Myanmar’s oldest surviving feature film and Khmer Rouge propaganda pieces were among the items experts identified as precious heritage that could benefit from the safeguards and spotlight brought by UNESCO’s Memory of the World Programme.
Twelve participants from 10 Southeast Asian countries gathered for a two-day workshop held by UNESCO and the Asian Film Archive in Singapore to discuss how UNESCO’s Memory of the World Programme (specifically, Memory of the World Asia-Pacific, or MOWCAP) can help protect and preserve Southeast Asia’s precious audiovisual heritage. The workshop was generously supported by the National Library Board, Singapore.
The workshop resulted in the identification of a number of significant audiovisual collections that have the potential to be listed on national, regional and international MoW registers, including:
- Myanmar’s oldest surviving feature film, the Emerald Jungle.
- Brunei’s first-ever feature film Voice from the Minaret, which resulted from a collaboration between Bruneian and Malaysian film-makers.
- The propaganda films of the Khmer Rouge regime in Cambodia dating from the 1970s.
- The film archives of ‘Da King’, Fernando Poe Jr Collection: a legendary actor and film-maker from the Philippines whose work covers over five decades beginning in the 1950s.
- Early feature films from Thailand, Lao PDR and Viet Nam that showcase the respective countries’ film history and which had influence in the wider region.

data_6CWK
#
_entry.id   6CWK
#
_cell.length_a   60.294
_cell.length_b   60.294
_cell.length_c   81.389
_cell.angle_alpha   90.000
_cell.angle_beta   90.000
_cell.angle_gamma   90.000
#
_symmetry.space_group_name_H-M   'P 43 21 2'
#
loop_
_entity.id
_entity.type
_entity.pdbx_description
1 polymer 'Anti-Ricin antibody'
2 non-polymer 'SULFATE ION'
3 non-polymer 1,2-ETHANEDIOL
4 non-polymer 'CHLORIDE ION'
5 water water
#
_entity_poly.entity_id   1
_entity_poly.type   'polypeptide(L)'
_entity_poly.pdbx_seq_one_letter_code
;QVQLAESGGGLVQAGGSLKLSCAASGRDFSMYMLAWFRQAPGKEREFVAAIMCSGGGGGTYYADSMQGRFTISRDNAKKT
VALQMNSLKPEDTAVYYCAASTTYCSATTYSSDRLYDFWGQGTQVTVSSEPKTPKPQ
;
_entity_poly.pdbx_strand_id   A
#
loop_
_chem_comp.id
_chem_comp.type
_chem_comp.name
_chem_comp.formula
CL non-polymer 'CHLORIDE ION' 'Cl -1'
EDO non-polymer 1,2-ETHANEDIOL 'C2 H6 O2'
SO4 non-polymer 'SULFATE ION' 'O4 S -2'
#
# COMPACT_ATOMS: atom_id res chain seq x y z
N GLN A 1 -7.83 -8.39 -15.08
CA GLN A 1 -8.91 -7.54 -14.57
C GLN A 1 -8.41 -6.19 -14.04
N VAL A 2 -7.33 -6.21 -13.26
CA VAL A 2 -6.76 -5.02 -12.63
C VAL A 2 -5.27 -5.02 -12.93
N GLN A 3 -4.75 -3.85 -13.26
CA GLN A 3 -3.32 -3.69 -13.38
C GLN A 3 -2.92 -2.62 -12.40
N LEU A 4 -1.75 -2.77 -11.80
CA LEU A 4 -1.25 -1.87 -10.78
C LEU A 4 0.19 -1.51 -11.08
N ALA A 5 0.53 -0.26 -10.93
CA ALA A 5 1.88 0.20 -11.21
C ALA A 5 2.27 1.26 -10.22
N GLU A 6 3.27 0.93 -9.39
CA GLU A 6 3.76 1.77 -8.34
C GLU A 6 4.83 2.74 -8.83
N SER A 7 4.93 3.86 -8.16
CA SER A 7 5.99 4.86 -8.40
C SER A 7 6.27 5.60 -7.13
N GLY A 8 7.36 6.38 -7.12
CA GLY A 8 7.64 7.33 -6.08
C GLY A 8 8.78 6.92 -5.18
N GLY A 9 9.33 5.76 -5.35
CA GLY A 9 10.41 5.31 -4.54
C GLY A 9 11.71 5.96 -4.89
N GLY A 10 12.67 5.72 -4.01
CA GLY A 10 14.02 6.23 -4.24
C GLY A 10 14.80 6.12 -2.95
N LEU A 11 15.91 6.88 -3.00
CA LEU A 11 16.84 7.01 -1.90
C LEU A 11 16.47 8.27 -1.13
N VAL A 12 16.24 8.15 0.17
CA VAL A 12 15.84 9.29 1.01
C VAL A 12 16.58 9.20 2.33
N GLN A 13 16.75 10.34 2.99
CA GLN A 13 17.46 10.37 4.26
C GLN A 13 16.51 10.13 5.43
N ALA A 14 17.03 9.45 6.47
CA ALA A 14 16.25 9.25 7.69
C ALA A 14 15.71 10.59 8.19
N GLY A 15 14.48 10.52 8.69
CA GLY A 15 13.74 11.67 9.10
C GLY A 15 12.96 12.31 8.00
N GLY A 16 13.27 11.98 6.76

- Newsreels from early in Indonesia’s independence period in which leaders of the new country were traveling and introducing the new symbols of the republic, such as the national flag and the national anthem.
The collections identified reflect the extent to which Southeast Asian cinema has documented the dramatic stories of emerging nations in this region and its role in shaping people’s understanding of their national identities, histories and cultures. This precious legacy is threatened by preservation challenges, ranging from the region’s climate to a lack of resources. There is also a lack of representation of this heritage on national, regional and international Memory of the World (MoW) registers.
The workshop aimed to address these challenges by sharing information about MoW with stakeholders from the region, and to support them in identifying potential moving images, sound recordings and other audiovisual works for potential inscription on MoW registers. Selected presentations from the training are available to view on the Memory of the World Asia Pacific YouTube site.
About UNESCO’s Memory of the World Programme
The MoW Programme was established in 1992 to preserve and promote documentary heritage, including audiovisual heritage, in a manner similar to how UNESCO’s World Heritage List recognizes and support natural and cultural sites of outstanding universal value. The programme’s chief aims are to champion the preservation, accessibility and visibility of the world’s documentary heritage. The International Memory of the World Register was launched in 1997 and followed by several regional and national registers (Memory of the World Committee for Asia Pacific, or MOWCAP).
This article was republished with permission from UNESCO Bangkok.